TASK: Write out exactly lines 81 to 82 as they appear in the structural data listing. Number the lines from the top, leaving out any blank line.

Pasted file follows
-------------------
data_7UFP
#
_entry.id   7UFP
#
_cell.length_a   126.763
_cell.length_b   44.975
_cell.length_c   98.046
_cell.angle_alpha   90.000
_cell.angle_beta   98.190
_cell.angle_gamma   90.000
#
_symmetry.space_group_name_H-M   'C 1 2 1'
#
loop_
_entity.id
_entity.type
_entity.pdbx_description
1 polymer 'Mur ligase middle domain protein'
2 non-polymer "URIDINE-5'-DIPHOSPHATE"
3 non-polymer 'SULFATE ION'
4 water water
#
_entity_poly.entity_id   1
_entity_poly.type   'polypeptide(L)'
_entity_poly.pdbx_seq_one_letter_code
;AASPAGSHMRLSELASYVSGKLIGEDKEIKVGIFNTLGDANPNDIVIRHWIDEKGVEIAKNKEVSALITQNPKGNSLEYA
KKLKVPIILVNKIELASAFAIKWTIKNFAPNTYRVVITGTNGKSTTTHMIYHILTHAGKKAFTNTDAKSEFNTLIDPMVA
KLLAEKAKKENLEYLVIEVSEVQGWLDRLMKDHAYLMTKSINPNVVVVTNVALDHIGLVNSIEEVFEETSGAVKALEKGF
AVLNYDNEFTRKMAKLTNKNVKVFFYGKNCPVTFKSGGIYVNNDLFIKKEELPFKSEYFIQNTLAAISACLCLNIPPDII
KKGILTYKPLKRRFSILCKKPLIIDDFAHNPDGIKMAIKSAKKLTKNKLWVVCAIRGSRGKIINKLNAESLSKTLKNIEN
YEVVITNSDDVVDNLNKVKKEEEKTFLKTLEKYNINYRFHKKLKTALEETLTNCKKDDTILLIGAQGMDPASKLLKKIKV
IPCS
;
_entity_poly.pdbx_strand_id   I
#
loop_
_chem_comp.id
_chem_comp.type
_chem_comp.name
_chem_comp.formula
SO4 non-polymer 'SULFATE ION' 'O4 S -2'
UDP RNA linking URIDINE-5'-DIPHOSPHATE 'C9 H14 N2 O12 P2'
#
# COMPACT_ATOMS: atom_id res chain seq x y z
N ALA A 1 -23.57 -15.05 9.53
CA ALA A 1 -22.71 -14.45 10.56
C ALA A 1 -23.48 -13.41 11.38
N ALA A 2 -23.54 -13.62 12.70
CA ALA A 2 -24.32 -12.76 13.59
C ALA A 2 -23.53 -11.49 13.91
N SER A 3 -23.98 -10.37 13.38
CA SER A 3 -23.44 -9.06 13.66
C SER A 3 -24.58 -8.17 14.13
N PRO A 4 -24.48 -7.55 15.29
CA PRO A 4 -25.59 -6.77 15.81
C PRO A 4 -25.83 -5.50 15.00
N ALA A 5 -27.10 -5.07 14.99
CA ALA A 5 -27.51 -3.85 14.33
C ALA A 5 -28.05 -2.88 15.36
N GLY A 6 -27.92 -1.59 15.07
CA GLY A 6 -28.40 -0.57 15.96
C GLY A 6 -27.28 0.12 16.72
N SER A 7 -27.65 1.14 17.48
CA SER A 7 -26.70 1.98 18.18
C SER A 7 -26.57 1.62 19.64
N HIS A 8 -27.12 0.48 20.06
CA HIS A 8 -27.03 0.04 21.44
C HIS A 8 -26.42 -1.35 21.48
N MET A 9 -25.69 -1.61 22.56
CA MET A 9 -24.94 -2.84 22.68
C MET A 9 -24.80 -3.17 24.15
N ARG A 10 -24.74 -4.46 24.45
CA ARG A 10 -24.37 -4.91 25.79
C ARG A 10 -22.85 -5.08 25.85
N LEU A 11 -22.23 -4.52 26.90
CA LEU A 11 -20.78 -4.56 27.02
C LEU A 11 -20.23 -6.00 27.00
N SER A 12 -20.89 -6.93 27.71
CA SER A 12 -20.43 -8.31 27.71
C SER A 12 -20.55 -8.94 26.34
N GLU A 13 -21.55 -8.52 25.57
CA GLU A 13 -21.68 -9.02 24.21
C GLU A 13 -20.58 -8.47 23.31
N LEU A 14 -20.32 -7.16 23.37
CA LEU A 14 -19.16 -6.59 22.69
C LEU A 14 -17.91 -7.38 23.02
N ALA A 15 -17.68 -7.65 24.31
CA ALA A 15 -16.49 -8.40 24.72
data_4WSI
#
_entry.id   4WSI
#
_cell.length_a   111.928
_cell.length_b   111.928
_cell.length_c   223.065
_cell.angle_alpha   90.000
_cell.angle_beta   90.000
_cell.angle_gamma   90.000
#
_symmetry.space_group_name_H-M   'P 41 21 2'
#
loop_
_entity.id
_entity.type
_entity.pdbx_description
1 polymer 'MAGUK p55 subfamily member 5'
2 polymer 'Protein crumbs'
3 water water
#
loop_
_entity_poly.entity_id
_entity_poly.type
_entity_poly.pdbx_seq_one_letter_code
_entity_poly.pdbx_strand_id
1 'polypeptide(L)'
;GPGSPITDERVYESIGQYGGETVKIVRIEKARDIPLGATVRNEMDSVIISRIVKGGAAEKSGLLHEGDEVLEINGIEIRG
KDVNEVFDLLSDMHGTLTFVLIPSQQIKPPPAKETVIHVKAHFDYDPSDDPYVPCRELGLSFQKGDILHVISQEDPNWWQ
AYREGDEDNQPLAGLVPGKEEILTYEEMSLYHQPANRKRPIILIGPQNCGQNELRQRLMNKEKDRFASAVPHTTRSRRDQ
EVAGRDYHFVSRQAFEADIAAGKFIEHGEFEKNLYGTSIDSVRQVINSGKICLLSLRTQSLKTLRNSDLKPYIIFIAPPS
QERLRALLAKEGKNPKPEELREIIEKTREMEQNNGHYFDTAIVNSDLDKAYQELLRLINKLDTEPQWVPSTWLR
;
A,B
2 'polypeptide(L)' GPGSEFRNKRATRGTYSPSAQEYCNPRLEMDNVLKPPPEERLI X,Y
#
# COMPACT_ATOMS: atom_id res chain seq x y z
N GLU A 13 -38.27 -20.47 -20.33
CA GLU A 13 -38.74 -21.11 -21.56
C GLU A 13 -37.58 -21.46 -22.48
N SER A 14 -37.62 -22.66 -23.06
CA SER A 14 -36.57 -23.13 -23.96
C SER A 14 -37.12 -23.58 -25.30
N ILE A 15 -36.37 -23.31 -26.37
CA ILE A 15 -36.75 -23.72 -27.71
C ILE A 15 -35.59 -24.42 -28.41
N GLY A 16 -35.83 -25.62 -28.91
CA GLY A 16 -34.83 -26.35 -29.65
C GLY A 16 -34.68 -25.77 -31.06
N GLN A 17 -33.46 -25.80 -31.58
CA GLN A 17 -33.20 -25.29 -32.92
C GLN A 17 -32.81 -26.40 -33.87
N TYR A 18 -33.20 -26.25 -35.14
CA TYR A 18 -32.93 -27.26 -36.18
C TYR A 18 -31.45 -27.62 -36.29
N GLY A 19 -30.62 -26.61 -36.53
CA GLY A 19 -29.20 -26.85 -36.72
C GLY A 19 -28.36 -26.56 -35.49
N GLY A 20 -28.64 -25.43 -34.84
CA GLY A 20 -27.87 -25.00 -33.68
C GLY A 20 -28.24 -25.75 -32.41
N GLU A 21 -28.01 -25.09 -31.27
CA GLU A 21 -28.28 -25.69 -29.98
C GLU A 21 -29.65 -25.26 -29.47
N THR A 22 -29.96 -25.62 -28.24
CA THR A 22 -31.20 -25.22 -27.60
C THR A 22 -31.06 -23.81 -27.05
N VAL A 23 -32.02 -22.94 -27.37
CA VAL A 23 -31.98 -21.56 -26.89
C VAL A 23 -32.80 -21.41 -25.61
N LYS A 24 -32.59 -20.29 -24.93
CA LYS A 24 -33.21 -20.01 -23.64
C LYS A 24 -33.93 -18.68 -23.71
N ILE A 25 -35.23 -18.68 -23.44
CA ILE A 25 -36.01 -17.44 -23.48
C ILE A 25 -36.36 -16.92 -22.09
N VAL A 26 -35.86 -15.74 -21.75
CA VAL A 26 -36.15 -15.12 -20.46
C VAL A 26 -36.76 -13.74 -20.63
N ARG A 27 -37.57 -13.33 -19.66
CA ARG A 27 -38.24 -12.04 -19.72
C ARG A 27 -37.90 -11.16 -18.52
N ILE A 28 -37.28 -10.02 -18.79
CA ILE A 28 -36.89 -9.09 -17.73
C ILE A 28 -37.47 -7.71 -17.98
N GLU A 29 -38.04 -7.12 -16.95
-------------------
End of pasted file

N GLU A 13 -21.55 -8.52 25.57
CA GLU A 13 -21.68 -9.02 24.21